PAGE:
As part of my desire to do something useful for OWS, I’m looking to learn a bit about Media Wiki, in particular the semantic data side of the wiki. For those who aren’t nerds, the term “semantic data” is a layer of data that is separate from the content or the visual styling of this data. It’s data that describes the type of content that is displayed. In a rudimentary form, I guess you could say what we know of as “tags” (i.e. like in delicious.com, tag clouds, etc) could constitute a type of semantic data, but hardcore data people would probably shoot me down on this point.
For instance, if you were to share a digital contact card from your phone via bluetooth to another handset, the .vcf file that you would send is full of semantic markup – things like address, telephone number, first name, etc. Basically, it’s data that specifies what kind of content is coming next. So far, so good.
Why is this important to a wiki, you ask? Well I found a few incredible plugins for Media Wiki, that allow users to sort and display data in incredibly sophisticated ways. When I think of how this could be leveraged for Occupy Wall St, I imagine the following:
A single wiki that could provide a list of all of the assets of the movement, organized primarily by location (physical location, or if the asset is solely online, this would be a separate category), but then, also by any of the following tags/metadata. So, for instance the wiki page for OccupyChicago would have landing pages with links to each of the following sections and subsections, all generated via templates in the wiki, so each occupation could simply plug in and fill in their assets, projects, and goals/strategies (the following labels in quotes are NOT meant as final taxonomies, merely illustrative examples):
Working Group Assets:
“[Working Group Name] Online Tools” (any relevant workspaces/wikis/websites for collaborative work)
“[Working Group Name] Discussions Archives” (links to previous conversations in the form of archived forums/lists)
“[Working Group Name] Offline Resources” (Local supportive organizations, allies, spaces, sources for supplies or other support)
“[Working Group Name] Member Profiles” (links to individual occupiers websites, twitter, RSS feeds, etc
“[Working Group Name] News/Tags” (links to location specific and/or group-specific RSS feeds, Twitter streams, specific hashtags used to post content, specific stories that the group as a whole should be aware of – ie instances of sabotage, hacking, impersonation, or any malfeasance of any kind, coming from either within the movement or from the outside.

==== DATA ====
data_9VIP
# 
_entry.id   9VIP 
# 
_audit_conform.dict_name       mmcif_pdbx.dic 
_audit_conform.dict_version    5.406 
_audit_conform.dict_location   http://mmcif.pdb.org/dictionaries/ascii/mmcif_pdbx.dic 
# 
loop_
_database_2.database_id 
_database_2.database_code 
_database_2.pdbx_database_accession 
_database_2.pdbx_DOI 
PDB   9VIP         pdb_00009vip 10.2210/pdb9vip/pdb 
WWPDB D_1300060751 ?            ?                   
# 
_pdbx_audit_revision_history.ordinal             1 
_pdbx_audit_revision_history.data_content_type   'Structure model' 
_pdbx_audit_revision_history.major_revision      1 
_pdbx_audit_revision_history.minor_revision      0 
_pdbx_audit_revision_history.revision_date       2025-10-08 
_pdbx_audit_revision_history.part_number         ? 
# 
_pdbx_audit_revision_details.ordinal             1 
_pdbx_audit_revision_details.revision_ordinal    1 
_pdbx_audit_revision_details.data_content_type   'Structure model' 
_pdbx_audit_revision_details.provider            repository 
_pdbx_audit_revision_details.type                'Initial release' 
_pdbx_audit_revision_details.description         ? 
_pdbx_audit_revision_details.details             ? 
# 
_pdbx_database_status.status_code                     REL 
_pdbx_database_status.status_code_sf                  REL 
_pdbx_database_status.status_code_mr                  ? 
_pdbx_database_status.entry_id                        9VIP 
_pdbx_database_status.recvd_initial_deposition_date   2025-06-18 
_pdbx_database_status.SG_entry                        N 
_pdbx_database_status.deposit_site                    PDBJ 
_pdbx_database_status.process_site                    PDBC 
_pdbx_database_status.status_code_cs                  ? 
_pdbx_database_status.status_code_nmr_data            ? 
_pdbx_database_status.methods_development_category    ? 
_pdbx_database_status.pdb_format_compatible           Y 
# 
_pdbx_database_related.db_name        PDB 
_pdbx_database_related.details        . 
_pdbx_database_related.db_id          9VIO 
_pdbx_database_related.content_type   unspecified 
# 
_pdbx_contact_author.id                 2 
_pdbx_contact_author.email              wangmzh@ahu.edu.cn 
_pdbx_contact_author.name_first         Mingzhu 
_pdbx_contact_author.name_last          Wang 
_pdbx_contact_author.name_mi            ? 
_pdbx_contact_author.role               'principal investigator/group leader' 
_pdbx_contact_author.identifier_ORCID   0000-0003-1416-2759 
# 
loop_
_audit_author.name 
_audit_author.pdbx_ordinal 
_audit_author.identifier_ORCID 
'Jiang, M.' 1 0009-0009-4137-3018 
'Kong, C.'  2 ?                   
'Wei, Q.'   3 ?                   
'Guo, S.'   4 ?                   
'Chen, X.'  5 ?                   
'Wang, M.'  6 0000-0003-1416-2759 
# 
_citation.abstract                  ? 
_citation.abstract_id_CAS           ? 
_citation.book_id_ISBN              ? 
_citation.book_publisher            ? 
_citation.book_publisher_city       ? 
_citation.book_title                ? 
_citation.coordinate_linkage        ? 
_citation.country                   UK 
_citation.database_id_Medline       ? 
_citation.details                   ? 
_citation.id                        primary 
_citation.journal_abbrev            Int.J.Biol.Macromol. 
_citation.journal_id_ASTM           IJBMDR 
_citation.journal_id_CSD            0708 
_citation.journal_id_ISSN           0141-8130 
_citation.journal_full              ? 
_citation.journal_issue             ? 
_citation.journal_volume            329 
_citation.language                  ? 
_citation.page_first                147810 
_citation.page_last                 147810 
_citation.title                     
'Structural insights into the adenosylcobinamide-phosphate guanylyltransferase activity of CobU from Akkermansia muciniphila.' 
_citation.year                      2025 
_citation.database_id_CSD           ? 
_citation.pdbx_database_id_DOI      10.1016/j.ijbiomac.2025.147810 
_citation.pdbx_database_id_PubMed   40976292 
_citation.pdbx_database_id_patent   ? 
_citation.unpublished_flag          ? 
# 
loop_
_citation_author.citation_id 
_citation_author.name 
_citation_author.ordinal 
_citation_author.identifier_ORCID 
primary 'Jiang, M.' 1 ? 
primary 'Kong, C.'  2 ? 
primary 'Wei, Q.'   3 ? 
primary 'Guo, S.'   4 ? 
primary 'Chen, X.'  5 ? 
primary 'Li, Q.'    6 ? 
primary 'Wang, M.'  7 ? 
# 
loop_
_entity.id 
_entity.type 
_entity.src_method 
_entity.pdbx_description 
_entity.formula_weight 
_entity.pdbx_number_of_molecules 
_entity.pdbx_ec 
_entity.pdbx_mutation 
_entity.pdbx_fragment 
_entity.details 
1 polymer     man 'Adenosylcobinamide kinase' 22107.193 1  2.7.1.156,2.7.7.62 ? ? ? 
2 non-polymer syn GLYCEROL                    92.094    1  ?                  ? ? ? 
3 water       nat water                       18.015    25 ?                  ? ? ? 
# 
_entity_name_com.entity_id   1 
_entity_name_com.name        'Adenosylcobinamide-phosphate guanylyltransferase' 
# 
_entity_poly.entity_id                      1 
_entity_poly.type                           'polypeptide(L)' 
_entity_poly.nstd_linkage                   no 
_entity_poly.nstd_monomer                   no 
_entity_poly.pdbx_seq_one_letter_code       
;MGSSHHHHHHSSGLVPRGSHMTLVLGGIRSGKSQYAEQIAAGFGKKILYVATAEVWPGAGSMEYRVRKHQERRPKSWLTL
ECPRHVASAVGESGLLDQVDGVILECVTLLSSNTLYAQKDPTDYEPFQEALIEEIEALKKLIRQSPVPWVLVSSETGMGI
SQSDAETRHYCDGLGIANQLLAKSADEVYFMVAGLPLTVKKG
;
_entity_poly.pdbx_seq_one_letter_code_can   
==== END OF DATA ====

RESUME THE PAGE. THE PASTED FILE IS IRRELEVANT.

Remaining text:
“[Working Group Name] Already Implemented Suggestions” (Working group specific, self explanatory)
“[Working Group Name] Specific Projects Underway” (Working group specific, self explanatory)
“[Working Group Name] Discarded Proposals” (Working group specific, self explanatory)
“[Working Group Name] Proposed Projects” (Working group specific, self explanatory)
“[Working Group Name] Urgently Needed” (Working group specific, self explanatory)
“[Working Group Name] I am Offering” (Working group specific, self explanatory)
Strategy/Objectives Related Content:
“[Working Group Name] Abstract Arguments/Ideas for Moving Forward”
“[Working Group Name] Debates/Unresolved Issues”
“[Working Group Name] Consensus Agreed Upon Short Term Objectives” (CAUSTO?) (Working group specific, self explanatory)
“[Working Group Name] Consensus Agreed Upon Medium Term Objectives” (CAUMTO?) (Working group specific, self explanatory)
“[Working Group Name] Consensus Agreed Upon Long Term Objectives” (CAULTO?) (Working group specific, self explanatory)
A tool like this would be useful for ALL types of visitors to the wiki – first time visitors who can get a bird’s eye view of the OWS as a whole, as well as their local occupation; as well as returning OWS participants/Occupiers who want to keep track of current activity related to their local occupation, as well as educate themselves about what other similar Working Groups have done previously, thereby allowing working groups to learn from one another’s processes – both good lessons and bad.
In short, there is a tremendous about of duplicated effort, and time spent of supporters and potential supporters simply trying to grasp what is happening, and where – be it online or offline. By leveraging the power of a database, with the self-mapping ability of the wiki, together with the powerful search & filtering options afforded by good use of semantic markup, we could build a powerful tool.
Soooo, how can we build this super cool wiki? I’m going to write about this in my next post – Media Wiki Part 2.